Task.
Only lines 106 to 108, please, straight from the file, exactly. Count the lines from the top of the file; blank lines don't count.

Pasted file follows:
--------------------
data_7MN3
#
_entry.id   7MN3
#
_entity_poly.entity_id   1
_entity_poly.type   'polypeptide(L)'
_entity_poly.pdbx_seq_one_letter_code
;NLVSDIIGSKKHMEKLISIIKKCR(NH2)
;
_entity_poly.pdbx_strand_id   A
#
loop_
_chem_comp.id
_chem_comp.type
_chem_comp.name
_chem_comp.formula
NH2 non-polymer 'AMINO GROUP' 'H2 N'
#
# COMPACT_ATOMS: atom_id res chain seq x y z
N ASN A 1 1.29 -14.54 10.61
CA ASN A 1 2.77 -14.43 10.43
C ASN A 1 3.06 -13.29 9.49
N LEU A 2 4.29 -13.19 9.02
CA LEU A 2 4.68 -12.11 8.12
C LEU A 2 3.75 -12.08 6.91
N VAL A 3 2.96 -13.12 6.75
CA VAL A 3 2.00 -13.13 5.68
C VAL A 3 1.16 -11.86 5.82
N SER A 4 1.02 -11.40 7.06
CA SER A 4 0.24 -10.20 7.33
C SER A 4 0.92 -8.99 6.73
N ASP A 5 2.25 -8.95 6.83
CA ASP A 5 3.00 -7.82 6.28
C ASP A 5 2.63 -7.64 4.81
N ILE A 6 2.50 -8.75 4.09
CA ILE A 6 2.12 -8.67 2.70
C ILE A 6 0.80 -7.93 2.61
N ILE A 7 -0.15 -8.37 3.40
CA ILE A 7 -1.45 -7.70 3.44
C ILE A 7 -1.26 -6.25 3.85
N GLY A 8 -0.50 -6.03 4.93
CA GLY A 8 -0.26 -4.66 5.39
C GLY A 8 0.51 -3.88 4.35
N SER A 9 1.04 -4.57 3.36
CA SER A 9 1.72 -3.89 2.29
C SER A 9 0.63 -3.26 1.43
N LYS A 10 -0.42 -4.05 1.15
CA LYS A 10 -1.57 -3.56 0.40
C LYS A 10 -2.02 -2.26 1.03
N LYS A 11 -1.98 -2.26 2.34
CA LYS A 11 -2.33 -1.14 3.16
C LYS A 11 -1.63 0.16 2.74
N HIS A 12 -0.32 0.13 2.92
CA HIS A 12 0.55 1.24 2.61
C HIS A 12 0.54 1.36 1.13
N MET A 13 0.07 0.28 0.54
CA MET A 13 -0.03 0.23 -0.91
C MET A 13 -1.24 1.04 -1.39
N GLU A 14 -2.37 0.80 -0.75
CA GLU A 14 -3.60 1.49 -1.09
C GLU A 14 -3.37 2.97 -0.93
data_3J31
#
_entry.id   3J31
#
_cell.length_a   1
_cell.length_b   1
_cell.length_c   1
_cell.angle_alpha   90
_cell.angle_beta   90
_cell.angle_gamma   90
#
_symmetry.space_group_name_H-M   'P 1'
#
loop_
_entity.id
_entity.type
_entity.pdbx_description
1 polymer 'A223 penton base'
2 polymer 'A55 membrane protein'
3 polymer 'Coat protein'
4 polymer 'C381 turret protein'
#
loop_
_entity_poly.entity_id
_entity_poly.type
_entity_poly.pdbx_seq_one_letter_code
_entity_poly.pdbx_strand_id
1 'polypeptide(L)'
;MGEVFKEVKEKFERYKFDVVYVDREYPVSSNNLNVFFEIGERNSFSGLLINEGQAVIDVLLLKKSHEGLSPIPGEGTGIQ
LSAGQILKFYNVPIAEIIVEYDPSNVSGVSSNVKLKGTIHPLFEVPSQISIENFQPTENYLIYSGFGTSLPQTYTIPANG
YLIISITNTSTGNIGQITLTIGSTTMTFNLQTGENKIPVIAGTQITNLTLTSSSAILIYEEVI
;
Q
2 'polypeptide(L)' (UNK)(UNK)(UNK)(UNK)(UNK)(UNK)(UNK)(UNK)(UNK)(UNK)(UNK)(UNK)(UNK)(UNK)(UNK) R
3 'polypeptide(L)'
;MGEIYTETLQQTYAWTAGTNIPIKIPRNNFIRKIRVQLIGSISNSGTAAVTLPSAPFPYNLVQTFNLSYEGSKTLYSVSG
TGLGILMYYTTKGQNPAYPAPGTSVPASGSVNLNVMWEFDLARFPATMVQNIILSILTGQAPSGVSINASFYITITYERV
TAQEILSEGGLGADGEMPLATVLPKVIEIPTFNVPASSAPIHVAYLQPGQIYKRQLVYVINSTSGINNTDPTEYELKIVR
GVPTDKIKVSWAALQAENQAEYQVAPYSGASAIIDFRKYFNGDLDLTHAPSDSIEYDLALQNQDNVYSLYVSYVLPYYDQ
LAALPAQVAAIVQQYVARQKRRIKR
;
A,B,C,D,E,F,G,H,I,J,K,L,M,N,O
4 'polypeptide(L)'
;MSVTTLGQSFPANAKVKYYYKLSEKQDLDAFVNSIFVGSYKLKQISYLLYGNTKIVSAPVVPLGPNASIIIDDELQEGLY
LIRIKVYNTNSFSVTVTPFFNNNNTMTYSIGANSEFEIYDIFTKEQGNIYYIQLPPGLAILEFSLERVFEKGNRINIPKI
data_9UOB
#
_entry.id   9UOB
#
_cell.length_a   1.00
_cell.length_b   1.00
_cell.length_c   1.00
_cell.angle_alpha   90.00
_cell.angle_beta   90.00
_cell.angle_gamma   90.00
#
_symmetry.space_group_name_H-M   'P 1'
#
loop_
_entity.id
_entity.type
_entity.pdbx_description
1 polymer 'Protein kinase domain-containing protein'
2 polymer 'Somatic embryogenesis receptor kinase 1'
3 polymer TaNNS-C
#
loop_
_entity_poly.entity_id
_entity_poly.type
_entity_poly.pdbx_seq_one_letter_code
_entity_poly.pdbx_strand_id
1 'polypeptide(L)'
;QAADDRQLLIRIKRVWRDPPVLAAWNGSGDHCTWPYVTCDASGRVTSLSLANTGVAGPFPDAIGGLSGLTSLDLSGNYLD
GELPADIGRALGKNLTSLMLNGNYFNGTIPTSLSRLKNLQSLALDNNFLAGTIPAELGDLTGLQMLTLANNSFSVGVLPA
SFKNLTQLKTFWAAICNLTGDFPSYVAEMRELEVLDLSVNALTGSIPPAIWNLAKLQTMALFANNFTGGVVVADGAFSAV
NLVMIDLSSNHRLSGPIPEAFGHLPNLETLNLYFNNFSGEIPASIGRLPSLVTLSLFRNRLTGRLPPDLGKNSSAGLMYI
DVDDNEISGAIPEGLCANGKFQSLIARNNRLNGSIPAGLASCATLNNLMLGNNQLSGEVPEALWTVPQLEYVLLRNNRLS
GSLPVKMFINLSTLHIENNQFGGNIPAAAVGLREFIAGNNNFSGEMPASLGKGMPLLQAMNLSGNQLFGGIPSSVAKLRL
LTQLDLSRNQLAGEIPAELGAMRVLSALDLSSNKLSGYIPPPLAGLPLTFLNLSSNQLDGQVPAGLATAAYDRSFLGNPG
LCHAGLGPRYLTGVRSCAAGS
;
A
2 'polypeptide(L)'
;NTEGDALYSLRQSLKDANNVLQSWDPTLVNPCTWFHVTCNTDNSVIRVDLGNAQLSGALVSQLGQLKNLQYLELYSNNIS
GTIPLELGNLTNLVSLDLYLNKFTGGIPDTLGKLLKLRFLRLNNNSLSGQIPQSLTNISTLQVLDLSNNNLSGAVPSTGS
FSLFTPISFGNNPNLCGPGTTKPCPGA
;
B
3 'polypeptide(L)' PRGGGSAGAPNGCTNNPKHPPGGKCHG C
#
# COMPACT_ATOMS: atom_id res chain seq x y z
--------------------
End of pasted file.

LIRIKVYNTNSFSVTVTPFFNNNNTMTYSIGANSEFEIYDIFTKEQGNIYYIQLPPGLAILEFSLERVFEKGNRINIPKI
data_9UOB
#